The added.tpl template is only given config and the following dictionary:

By default each template imports two CSS files: global.css and <local>.css, where <local> can be topics, posts or added. All of these, however, can be set via CONFIG. Static files are served from the static/ directory. By default file names are restricted to the following RE (regular expression) pattern:

CONFIG['file_re'] = '[^\.]{1,80}\.[^\.]{0,3}[^~]'

Regardless of the above, the following is enforced in-code for file names: cannot start with a dot, contain a filesystem path separator, or have sequential dots anywhere.

Backup, recovery and filesystem permissions

An entire maiko forum can be backed up at any given time (e.g. 12dec2013) as follows:

zip -r -9 maiko.12dec2013.zip forum/

The site can be recovered from backups as so:

unzip maiko.12dec2013.zip

Any other archiving scheme (e.g. tar) is, of course, acceptable. Individual areas and/or items may be backed up the same way. Furthermore, the underlying filesystem permissions and attributes may be leveraged, for example, by changing directory permissions or the immutability bit.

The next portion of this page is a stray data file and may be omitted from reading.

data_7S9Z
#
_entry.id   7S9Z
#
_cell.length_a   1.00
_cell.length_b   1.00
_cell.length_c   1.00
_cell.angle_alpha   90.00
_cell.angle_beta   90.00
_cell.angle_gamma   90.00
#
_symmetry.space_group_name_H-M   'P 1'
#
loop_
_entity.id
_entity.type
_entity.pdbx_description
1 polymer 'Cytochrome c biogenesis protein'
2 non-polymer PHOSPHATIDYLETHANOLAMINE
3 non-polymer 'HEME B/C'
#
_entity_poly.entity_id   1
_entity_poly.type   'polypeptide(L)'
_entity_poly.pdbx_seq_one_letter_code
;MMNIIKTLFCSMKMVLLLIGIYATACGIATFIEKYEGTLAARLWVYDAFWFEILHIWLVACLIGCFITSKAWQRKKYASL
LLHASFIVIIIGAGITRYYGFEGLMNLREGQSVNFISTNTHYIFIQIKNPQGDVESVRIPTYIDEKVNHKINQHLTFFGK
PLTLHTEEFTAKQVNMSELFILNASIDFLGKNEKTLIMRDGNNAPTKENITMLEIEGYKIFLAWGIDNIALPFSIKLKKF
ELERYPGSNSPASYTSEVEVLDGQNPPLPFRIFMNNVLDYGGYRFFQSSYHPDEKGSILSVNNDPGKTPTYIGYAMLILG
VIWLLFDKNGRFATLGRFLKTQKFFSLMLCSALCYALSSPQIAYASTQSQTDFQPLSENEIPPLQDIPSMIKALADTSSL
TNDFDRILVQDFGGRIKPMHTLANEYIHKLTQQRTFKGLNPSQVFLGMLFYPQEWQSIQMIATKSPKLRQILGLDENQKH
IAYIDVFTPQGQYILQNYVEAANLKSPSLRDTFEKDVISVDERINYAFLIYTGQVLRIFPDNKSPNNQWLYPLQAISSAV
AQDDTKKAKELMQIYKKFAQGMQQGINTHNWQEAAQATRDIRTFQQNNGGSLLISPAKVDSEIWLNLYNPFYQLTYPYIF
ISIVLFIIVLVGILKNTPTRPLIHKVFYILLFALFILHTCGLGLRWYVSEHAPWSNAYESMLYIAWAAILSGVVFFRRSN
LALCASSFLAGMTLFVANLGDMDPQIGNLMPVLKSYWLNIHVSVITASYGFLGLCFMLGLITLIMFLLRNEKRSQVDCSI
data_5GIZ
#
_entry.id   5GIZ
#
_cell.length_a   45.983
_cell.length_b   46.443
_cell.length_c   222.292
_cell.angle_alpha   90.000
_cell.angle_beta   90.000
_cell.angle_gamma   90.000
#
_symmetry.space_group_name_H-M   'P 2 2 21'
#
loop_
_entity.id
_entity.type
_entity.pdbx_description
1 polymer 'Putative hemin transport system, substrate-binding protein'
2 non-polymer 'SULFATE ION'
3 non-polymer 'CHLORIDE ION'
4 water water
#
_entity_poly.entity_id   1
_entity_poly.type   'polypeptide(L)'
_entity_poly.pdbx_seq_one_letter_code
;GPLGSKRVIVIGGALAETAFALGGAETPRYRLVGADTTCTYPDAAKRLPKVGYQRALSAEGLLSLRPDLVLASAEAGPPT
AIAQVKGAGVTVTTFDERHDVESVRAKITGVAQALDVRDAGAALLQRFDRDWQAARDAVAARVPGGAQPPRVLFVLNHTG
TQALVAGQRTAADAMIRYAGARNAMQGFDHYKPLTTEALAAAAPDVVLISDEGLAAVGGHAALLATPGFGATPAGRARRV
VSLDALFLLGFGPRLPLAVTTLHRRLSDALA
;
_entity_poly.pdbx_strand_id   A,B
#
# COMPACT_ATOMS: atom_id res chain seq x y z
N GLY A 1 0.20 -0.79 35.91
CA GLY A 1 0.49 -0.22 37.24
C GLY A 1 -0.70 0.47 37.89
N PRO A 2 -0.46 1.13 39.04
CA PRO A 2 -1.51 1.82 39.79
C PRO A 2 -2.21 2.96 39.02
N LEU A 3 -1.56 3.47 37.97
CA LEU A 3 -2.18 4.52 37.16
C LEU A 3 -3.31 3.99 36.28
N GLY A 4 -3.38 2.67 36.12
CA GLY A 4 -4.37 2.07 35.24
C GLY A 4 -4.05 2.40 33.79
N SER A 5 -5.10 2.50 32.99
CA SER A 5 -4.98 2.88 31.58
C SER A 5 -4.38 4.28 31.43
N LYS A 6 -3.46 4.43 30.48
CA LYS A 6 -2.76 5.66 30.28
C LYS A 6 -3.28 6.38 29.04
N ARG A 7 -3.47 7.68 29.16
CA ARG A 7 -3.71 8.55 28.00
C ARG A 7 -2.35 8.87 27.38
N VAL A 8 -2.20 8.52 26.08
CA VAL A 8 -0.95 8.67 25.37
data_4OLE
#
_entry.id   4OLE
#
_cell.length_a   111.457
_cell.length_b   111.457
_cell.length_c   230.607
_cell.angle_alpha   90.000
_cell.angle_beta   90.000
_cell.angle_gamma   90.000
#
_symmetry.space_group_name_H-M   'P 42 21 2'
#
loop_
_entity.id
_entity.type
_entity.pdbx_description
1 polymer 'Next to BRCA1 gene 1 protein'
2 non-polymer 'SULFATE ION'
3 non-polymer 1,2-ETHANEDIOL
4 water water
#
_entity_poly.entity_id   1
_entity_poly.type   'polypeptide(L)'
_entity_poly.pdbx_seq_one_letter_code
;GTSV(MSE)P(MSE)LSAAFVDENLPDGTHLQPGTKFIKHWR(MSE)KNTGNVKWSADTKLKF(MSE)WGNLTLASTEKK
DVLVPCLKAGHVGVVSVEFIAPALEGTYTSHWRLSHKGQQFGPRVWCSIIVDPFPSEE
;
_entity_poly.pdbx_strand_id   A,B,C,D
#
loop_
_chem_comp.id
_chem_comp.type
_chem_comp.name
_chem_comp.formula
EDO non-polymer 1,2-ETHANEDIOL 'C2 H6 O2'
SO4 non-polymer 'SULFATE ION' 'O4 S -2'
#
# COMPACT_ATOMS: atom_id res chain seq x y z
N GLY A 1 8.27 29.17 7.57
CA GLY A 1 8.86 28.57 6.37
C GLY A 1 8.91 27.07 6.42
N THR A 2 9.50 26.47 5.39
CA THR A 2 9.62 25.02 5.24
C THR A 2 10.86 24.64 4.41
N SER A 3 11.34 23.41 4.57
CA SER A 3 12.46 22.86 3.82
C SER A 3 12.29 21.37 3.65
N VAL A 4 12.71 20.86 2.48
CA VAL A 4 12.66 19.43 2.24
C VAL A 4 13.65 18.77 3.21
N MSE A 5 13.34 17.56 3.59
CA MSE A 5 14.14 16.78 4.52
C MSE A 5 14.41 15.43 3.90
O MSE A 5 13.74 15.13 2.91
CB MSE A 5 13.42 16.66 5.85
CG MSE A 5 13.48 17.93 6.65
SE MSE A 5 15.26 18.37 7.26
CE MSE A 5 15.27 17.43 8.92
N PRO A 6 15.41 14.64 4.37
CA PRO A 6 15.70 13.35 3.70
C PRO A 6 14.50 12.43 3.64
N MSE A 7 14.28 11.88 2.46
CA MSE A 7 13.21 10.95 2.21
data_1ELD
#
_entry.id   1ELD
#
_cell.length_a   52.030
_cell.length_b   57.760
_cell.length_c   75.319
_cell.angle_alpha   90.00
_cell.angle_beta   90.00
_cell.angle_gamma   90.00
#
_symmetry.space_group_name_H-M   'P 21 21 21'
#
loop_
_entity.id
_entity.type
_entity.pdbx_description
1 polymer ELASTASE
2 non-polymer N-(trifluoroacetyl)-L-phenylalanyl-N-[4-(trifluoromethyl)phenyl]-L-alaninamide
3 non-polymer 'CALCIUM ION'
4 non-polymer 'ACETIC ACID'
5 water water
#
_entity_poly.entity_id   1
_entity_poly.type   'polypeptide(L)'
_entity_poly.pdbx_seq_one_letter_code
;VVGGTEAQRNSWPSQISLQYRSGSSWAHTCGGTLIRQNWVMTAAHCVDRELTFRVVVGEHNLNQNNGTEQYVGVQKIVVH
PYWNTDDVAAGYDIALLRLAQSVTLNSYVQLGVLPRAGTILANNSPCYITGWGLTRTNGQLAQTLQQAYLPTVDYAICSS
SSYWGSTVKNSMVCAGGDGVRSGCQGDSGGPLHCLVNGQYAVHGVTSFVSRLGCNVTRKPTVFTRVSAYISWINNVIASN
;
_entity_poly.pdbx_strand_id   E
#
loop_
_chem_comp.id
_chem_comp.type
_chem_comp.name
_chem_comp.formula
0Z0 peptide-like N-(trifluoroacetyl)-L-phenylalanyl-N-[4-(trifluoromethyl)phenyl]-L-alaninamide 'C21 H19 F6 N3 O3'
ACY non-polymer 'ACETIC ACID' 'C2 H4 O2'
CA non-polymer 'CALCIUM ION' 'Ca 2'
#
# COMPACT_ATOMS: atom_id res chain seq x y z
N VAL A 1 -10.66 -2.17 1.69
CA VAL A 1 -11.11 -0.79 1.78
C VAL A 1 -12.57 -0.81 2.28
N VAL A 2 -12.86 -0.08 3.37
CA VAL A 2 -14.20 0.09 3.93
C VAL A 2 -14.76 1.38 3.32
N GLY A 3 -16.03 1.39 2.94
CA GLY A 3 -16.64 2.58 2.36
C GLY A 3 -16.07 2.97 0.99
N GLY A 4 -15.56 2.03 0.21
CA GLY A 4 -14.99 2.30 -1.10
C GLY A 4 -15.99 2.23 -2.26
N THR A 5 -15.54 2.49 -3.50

Error pages and Unicode

Error 404 (not found), 403 (forbidden) and 500 (server error) are handled by the template defined by CONFIG['error_tpl']. The template is provided, in addition to the CONFIG dictionary, the values of code (the numeric error code string), and details about the error in details.

Maiko should be able to handle topics and posts in any language, but if using the lynx browser make sure to set the Display character set to UNICODE (UTF-8).

Configuring Apache

If you've followed the tutorial thus far it'd be best to start from a clean slate by unzipping the original download in a new directory to start over.